I also believe the publication on Agriculture would have been more effective and timely with recognition of current impacts and trends of CAFO operations on land use practices and economics in our rural communities: Declining residential real estate values in CAFO country; abandoned homes; residents leaving our rural communities because of polluted drinking water and odors from toxic compounds; acquisition by CAFOs of former residential properties; damage to roads and infrastructure in townships; polluted surface waters and their impact on fish, wildlife and sportsmen activities; effects on non-farm businesses in rural communities; and impacts on local and state efforts to encourage tourism and recreational use in the Wisconsin countryside and on its waterways.

I encourage UWSP-CLUE to find a way to adequately address the megatrend of expanding CAFOs and manure disposal and the impacts to our state.


Greg Farnham, Commissioner

Lake Sinissippi Improvement District

Hustisford, Wisconsin (Dodge County)

E-mail 2 (from Anna Haines in response to Greg Farnham’s first e-mail [‘E-mail 1’])

Dear Mr. Farnham,

Thank you for your e-mail with your concerns with CAFOs.

The purpose of the Land Use Megatrends is to give a broad overview of a land use or a type of land use that has state-wide impacts. Because of this broad overview, the publication cannot address every issue of concern. We hope that readers of the publication will want to delve more deeply into topics for which they have concerns.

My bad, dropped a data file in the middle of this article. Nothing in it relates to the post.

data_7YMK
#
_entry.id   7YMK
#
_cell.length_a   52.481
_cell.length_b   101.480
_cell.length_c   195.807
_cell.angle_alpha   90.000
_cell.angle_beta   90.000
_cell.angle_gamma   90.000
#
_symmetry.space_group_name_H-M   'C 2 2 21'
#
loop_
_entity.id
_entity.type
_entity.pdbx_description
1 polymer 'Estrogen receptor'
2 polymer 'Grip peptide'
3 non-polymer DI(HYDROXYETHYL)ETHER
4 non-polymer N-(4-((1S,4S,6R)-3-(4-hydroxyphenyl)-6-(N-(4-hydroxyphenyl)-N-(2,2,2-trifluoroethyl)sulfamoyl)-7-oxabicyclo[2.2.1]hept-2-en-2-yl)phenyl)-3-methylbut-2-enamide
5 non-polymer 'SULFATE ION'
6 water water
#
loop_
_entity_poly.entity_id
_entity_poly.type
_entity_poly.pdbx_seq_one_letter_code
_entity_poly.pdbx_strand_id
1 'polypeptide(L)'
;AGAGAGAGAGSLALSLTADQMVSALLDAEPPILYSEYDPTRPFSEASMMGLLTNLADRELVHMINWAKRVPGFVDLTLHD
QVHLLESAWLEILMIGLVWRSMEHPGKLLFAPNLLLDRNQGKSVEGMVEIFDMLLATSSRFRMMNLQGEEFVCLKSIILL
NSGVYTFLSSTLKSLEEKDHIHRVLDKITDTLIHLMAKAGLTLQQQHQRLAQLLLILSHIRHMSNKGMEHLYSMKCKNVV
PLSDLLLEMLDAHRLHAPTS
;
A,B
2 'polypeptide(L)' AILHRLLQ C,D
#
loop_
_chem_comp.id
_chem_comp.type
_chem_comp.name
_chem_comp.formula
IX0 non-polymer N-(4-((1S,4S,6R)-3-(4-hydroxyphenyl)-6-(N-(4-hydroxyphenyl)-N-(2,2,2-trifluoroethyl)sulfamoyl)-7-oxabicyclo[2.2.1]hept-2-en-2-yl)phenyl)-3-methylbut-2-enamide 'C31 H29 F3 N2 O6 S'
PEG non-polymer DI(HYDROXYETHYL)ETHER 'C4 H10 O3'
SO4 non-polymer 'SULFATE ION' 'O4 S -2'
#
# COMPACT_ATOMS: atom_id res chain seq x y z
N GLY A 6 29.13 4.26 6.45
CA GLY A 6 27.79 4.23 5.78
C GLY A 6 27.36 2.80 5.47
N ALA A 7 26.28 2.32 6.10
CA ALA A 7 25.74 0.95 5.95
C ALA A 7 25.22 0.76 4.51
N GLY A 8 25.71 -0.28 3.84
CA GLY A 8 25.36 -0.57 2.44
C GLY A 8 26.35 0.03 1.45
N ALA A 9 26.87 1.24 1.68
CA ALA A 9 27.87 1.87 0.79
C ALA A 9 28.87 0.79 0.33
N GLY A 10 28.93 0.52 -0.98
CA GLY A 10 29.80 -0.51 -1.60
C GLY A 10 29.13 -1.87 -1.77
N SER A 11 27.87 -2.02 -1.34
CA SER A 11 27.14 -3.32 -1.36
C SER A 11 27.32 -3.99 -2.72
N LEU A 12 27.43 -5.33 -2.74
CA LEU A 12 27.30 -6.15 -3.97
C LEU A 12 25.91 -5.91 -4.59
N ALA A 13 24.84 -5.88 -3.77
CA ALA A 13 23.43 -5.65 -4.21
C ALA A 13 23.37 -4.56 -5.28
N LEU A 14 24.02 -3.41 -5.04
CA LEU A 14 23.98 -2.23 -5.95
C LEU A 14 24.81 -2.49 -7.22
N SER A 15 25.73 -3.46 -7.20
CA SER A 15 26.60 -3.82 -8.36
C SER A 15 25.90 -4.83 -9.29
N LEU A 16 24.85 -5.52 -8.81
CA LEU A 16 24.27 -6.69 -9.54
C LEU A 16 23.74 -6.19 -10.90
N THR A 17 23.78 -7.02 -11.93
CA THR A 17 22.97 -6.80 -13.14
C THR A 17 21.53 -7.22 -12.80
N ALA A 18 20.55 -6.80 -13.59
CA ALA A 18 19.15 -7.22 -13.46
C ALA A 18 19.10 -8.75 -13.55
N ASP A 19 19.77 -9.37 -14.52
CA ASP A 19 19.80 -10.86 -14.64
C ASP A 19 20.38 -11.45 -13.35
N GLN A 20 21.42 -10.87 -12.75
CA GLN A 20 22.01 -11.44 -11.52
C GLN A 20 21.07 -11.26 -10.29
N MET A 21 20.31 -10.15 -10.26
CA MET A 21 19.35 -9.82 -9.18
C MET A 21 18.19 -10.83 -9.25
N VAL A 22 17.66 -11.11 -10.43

CAFOs are a particular type of agriculture and we don’t address it as a megatrend. In the Agriculture Megatrends ( on page 5 Figure 9, the map shows the then current state of CAFO locations. We did not specifically target CAFOs or any other agricultural practice (other than organic, in part because of its growth in Wisconsin). The topics within the agriculture megatrends is to give a broad overview of the spatial, demographic, and other issues that local government decision-makers may be faced. We also discuss animal wastes as an energy source on page 8, excess nutrients (including manure) and their impacts on water quality on page 11, and livestock facility siting and agricultural runoff standards on page 14. You raise many important points, but this particular publication was not appropriate to cover that topic in detail.

In terms of the Water Megatrends issue, the various authors chose the topics that were of most concern at a state-wide level. CAFOs and manure are not addressed specifically. The policy section briefly discusses water pollution (p.14), where point and non-point water sources of water pollution are the focus.

Here’s how DNR is addressing the issue:

Here’s how the Sierra Club addresses it:

And here’s how Cooperative Extension is involved in the issue:

Again, thank you for making me aware of your concerns. I hope the additional resources are of use.


Anna Haines

Professor and Director

Center for Land Use Education

800 Reserve St.

College of Natural Resources

University of Wisconsin, Stevens Point

Stevens Point, WI 54481

E-mail 3 (from Greg Farnham in response to Anna Haines’ e-mail [‘E-mail 2’])

Thank you, Anna.

With due respect, I can’t think of another trend since the end of World War II that has had more impact on rural land use and water, land and air resources than development of industrial-scale agriculture, including CAFO livestock operations. And particular to Wisconsin has been industry and government efforts to accelerate the growth of the dairy industry. From a handful of 1,000-animal-unit farms a decade ago when the livestock siting rules went into effect to today’s 253 livestock CAFOs, with, in some cases, over 10,000 animal units, and applications for 12 additional CAFOs under way, the expansion continues unabated. And the DNR is now entertaining applications from Iowa swine farm owners to establish swine CAFOs in the southwest of Wisconsin in an attempt by the owners to evade the porcine epidemic diarrhea virus.